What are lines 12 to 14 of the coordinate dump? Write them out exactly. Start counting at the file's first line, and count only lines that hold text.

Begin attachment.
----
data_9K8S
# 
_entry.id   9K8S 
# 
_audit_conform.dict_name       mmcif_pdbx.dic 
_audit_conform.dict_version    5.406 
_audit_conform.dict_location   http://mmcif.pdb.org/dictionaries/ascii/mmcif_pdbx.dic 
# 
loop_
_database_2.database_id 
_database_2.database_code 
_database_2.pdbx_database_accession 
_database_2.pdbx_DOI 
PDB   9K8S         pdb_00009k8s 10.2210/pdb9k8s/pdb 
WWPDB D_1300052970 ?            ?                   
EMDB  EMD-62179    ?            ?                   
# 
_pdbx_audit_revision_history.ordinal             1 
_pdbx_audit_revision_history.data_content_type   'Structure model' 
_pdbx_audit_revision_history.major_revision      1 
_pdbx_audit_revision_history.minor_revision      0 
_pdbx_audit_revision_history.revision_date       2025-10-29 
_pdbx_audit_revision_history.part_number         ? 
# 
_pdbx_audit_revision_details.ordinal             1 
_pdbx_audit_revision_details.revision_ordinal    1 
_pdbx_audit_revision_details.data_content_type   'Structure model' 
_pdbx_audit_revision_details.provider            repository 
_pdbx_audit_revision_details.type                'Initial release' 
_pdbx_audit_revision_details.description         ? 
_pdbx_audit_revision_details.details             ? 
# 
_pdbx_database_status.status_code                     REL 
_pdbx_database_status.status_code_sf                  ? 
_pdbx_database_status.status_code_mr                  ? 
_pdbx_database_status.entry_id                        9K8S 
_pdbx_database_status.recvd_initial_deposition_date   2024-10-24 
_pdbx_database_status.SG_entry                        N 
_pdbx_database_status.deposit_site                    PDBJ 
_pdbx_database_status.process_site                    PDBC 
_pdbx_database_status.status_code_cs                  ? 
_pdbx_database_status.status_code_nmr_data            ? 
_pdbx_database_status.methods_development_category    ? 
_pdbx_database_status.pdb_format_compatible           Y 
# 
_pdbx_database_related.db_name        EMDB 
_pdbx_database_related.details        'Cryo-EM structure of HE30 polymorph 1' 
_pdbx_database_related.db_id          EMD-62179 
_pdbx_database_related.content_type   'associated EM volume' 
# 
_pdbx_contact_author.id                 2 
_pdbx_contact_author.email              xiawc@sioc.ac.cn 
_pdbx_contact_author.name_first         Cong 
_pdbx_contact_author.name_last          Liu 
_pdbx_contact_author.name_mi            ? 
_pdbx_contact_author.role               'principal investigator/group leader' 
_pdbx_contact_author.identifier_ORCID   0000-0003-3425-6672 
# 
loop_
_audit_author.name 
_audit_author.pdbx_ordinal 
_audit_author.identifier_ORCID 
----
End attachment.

_database_2.pdbx_database_accession 
_database_2.pdbx_DOI 
PDB   9K8S         pdb_00009k8s 10.2210/pdb9k8s/pdb 